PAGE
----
So while Washington prepared for the worst, the terrorists delivered a low-tech blow. In an age where counterterrorism agencies can sound like Chicken Little—warning constantly about the risks of incoming ballistic missiles or of attacks with chemical and biological weapons—the weapons of choice here were decidedly not sophisticated. Instead of detonating a nuclear device or even a truck bomb, the terrorists transformed the airplanes into missiles, knowing full well the fully fueled jets would ignite infernos on impact. Rather than guns or plastic explosives, the hijackers wielded knives, according to frantic cellphone calls from panicked passengers. "It shows you the vast, almost endless menu of things that people who have this seething hatred of the United States can do," says John Gannon, the former head of the National Intelligence Council.
Airborne weapon. Airline hijackings were certainly not what officials were expecting. One recent secret Pentagon study, for instance, included vulnerability assessments of dozens of facilities such as reservoirs, airports—and skyscrapers. But the most serious airborne threat was considered to be a small private jet packed with explosives, which would barely have dented the Pentagon and almost certainly would not have collapsed the World Trade Center. A fuel-laden jetliner—not to mention three or four of them—caught even the most careful intelligence analysts by surprise. After all, the last attempted domestic hijacking was a decade ago.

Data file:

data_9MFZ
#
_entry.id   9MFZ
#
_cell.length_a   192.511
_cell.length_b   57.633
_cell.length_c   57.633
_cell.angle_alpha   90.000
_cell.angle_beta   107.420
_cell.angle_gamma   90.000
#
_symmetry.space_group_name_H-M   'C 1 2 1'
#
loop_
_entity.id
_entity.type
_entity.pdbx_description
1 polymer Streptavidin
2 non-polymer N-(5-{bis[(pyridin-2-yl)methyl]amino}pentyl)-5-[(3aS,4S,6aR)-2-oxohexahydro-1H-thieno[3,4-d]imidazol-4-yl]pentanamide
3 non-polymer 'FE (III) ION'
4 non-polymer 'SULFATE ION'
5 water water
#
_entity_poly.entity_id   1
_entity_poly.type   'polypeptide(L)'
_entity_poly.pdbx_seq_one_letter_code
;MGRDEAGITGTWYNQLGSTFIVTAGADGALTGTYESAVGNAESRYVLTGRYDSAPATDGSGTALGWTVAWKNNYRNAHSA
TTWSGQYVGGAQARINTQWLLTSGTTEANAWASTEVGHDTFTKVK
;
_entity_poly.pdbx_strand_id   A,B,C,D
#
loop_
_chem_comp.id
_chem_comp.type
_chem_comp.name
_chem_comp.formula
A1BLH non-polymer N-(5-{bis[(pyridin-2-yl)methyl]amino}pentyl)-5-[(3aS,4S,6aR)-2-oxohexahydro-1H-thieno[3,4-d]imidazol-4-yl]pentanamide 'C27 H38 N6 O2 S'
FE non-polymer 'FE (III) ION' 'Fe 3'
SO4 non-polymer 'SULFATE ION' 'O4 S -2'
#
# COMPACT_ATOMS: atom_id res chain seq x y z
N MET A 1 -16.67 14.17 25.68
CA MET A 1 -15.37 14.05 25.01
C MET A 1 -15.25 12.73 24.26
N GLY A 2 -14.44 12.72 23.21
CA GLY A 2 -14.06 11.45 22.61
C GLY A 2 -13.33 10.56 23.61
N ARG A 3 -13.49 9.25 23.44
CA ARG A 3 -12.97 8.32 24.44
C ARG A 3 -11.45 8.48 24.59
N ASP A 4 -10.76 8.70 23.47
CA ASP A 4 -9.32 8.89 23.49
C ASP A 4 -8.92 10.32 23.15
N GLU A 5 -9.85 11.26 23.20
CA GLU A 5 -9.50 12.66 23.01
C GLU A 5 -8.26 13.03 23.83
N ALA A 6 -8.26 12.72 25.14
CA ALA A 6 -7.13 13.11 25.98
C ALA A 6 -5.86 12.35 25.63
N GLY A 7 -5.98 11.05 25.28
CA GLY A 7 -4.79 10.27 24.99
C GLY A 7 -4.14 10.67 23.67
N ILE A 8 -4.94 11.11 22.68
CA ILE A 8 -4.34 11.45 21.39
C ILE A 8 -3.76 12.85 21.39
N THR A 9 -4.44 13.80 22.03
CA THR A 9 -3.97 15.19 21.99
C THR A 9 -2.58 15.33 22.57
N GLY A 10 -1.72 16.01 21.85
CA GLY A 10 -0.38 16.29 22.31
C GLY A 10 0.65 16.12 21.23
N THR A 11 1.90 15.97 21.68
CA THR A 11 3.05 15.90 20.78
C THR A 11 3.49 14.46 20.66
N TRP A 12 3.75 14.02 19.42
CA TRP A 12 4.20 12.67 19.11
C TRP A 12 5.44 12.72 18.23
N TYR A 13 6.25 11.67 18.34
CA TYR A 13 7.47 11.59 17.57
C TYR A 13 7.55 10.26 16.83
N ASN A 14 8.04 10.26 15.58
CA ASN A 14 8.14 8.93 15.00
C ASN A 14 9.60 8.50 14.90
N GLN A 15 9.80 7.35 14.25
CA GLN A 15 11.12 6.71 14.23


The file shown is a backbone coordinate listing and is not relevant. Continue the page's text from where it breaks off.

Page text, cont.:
Now the attack is giving new urgency to the debate over how to protect Americans at home, as well as abroad. Perhaps there is no defense against a suicidal pilot in control of an airliner. But security starts in places such as customs posts and airport security lines, both of which are already coming under intense scrutiny. "We have the equivalent of McDonald's handling security at our airports," says counterterrorism expert Johnson, "and it's time to take it seriously as a national security threat." America learned from last week's attack that although the terrorists' grand plan was complex, the tools were simple.
With David E. Kaplan, Edward T. Pound, Richard J. Newman, and Juli Cragg Hilliard